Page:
ShareThis Page

Texas panel recommends ban on bite mark analysis in criminal cases

| Friday, Feb. 12, 2016, 9:57 p.m.

AUSTIN — Texas on Friday became the first state to call for banning bite mark analysis in criminal cases, dealing a major credibility blow to a technique that critics rebuke as junk science and will now likely encounter greater skepticism in courtrooms across the nation.

Although the Texas Forensic Science Commission doesn't have the power to enforce an outright ban, its recommendation for a moratorium on bite mark evidence is expected to weigh heavily on the minds of judges statewide and beyond. There is no scientific proof that teeth can be definitively matched to human skin.

At least two dozen men convicted or charged with murder or rape based on bite marks have been exonerated nationwide since 2000. Critics say it is long overdue that the practice joins other discredited evidence such as bullet-lead analysis and microscopic hair analysis.

The commission, a state agency whose members are appointed by state Republican leaders, didn't shut the door on supporting bite mark evidence under strict criteria in the future. But commissioners said the burden is now on a small and mostly ungoverned group of forensic dentists who defend the technique to come back with better research.

Supporters of bite mark evidence, who argue the practice has helped convict child killers and serial killer Ted Bundy, told the commission this week that those studies are in the works.

“This should have been going on for years. Hopefully, we'll go along a lot faster than we should have been,” forensic dentist Frank Wright said.

TribLIVE commenting policy

You are solely responsible for your comments and by using you agree to our Terms of Service.

We moderate comments. Our goal is to provide substantive commentary for a general readership. By screening submissions, we provide a space where readers can share intelligent and informed commentary that enhances the quality of our news and information.

While most comments will be posted if they are on-topic and not abusive, moderating decisions are subjective. We will make them as carefully and consistently as we can. Because of the volume of reader comments, we cannot review individual moderation decisions with readers.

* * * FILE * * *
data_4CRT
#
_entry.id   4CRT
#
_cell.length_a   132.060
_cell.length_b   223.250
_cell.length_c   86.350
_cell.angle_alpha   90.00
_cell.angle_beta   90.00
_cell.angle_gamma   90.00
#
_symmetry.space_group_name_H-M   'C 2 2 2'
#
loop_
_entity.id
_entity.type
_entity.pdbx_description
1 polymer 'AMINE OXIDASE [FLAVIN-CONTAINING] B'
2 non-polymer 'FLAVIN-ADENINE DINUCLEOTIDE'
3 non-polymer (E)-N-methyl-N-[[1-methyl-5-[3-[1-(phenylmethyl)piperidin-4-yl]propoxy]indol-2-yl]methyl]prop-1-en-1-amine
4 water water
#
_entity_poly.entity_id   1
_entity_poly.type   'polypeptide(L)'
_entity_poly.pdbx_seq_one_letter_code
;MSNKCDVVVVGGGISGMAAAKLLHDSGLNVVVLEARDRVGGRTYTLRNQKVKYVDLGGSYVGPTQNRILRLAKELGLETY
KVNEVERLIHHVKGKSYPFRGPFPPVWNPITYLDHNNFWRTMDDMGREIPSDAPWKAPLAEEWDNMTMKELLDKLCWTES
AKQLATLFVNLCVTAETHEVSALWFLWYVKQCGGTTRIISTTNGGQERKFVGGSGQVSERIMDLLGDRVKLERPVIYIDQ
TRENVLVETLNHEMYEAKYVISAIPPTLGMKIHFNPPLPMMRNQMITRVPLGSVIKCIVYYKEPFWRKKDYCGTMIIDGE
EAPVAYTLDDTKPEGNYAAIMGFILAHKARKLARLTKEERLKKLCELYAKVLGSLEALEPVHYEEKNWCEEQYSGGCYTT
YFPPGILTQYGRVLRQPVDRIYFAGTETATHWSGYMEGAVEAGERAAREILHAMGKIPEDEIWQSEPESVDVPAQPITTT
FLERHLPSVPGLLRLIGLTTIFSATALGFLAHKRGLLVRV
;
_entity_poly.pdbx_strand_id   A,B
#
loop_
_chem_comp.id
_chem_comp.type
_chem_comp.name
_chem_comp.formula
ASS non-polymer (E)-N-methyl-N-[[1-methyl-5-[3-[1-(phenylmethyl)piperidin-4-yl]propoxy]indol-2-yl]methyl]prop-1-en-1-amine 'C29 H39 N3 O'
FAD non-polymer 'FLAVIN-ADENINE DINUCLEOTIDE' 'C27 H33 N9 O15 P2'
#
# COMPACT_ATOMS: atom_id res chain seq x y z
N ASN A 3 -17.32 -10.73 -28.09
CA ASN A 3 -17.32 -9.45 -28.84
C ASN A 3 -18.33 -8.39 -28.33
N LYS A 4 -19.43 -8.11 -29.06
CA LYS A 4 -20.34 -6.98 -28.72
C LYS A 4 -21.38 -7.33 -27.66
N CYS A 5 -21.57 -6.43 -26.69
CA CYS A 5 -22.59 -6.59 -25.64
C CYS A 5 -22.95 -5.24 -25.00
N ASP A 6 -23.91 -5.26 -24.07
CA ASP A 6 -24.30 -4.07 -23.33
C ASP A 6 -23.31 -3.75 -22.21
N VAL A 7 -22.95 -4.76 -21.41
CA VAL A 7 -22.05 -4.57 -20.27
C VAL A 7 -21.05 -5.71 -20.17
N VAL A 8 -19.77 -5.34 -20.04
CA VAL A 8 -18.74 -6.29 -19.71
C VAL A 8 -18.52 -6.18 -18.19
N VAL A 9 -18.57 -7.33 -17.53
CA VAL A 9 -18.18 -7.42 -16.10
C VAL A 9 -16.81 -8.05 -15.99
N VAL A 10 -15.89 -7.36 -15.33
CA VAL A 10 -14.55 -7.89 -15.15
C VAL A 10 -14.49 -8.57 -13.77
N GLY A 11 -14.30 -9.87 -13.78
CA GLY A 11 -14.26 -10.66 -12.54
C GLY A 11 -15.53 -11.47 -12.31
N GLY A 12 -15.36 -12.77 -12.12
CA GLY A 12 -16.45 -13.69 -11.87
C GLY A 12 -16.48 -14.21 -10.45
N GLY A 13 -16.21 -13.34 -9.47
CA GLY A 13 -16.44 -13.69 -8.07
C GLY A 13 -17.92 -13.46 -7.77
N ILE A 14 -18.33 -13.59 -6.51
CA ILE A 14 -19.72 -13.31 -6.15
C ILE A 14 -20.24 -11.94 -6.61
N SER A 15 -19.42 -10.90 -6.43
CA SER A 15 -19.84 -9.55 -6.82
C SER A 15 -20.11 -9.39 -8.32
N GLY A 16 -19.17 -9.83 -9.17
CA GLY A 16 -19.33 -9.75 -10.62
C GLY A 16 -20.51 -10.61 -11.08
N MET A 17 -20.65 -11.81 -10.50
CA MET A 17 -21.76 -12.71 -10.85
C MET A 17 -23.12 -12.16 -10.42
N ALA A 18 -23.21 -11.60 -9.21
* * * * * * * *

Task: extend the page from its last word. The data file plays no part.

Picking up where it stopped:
We value thoughtful comments representing a range of views that make their point quickly and politely. We make an effort to protect discussions from repeated comments either by the same reader or different readers

We follow the same standards for taste as the daily newspaper. A few things we won't tolerate: personal attacks, obscenity, vulgarity, profanity (including expletives and letters followed by dashes), commercial promotion, impersonations, incoherence, proselytizing and SHOUTING. Don't include URLs to Web sites.

We do not edit comments. They are either approved or deleted. We reserve the right to edit a comment that is quoted or excerpted in an article. In this case, we may fix spelling and punctuation.

We welcome strong opinions and criticism of our work, but we don't want comments to become bogged down with discussions of our policies and we will moderate accordingly.

We appreciate it when readers and people quoted in articles or blog posts point out errors of fact or emphasis and will investigate all assertions. But these suggestions should be sent via e-mail. To avoid distracting other readers, we won't publish comments that suggest a correction. Instead, corrections will be made in a blog post or in an article.

click me